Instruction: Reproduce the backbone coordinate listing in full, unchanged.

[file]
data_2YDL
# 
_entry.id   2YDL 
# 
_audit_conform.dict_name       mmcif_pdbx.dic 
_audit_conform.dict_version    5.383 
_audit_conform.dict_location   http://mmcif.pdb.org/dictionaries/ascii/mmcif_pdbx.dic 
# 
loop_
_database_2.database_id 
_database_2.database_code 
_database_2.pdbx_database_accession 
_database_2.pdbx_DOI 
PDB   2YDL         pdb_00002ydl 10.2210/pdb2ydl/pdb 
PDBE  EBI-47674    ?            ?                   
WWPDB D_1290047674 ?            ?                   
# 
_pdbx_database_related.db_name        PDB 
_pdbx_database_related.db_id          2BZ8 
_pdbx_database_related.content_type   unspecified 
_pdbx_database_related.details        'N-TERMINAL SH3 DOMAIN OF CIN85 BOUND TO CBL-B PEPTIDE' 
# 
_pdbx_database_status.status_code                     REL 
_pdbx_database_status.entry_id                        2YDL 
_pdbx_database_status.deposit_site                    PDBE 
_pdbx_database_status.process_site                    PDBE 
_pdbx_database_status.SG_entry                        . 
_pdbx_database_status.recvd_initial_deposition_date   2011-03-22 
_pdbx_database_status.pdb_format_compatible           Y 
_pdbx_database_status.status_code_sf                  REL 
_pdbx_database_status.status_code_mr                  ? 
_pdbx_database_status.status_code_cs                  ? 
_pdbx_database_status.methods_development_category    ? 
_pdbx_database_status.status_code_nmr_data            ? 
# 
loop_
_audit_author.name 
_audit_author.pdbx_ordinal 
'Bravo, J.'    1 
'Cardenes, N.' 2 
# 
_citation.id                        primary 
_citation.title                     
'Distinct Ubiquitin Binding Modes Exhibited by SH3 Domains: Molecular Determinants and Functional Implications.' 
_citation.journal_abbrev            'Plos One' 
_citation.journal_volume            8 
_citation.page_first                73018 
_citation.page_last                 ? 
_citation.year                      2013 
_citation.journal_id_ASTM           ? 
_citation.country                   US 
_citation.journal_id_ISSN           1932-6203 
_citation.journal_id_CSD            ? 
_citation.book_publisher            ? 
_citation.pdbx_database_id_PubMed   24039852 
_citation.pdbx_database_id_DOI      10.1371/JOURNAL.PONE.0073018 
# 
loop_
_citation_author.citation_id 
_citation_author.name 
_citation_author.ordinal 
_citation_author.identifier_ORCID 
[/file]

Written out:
data_2YDL
# 
_entry.id   2YDL 
# 
_audit_conform.dict_name       mmcif_pdbx.dic 
_audit_conform.dict_version    5.383 
_audit_conform.dict_location   http://mmcif.pdb.org/dictionaries/ascii/mmcif_pdbx.dic 
# 
loop_
_database_2.database_id 
_database_2.database_code 
_database_2.pdbx_database_accession 
_database_2.pdbx_DOI 
PDB   2YDL         pdb_00002ydl 10.2210/pdb2ydl/pdb 
PDBE  EBI-47674    ?            ?                   
WWPDB D_1290047674 ?            ?                   
# 
_pdbx_database_related.db_name        PDB 
_pdbx_database_related.db_id          2BZ8 
_pdbx_database_related.content_type   unspecified 
_pdbx_database_related.details        'N-TERMINAL SH3 DOMAIN OF CIN85 BOUND TO CBL-B PEPTIDE' 
# 
_pdbx_database_status.status_code                     REL 
_pdbx_database_status.entry_id                        2YDL 
_pdbx_database_status.deposit_site                    PDBE 
_pdbx_database_status.process_site                    PDBE 
_pdbx_database_status.SG_entry                        . 
_pdbx_database_status.recvd_initial_deposition_date   2011-03-22 
_pdbx_database_status.pdb_format_compatible           Y 
_pdbx_database_status.status_code_sf                  REL 
_pdbx_database_status.status_code_mr                  ? 
_pdbx_database_status.status_code_cs                  ? 
_pdbx_database_status.methods_development_category    ? 
_pdbx_database_status.status_code_nmr_data            ? 
# 
loop_
_audit_author.name 
_audit_author.pdbx_ordinal 
'Bravo, J.'    1 
'Cardenes, N.' 2 
# 
_citation.id                        primary 
_citation.title                     
'Distinct Ubiquitin Binding Modes Exhibited by SH3 Domains: Molecular Determinants and Functional Implications.' 
_citation.journal_abbrev            'Plos One' 
_citation.journal_volume            8 
_citation.page_first                73018 
_citation.page_last                 ? 
_citation.year                      2013 
_citation.journal_id_ASTM           ? 
_citation.country                   US 
_citation.journal_id_ISSN           1932-6203 
_citation.journal_id_CSD            ? 
_citation.book_publisher            ? 
_citation.pdbx_database_id_PubMed   24039852 
_citation.pdbx_database_id_DOI      10.1371/JOURNAL.PONE.0073018 
# 
loop_
_citation_author.citation_id 
_citation_author.name 
_citation_author.ordinal 
_citation_author.identifier_ORCID 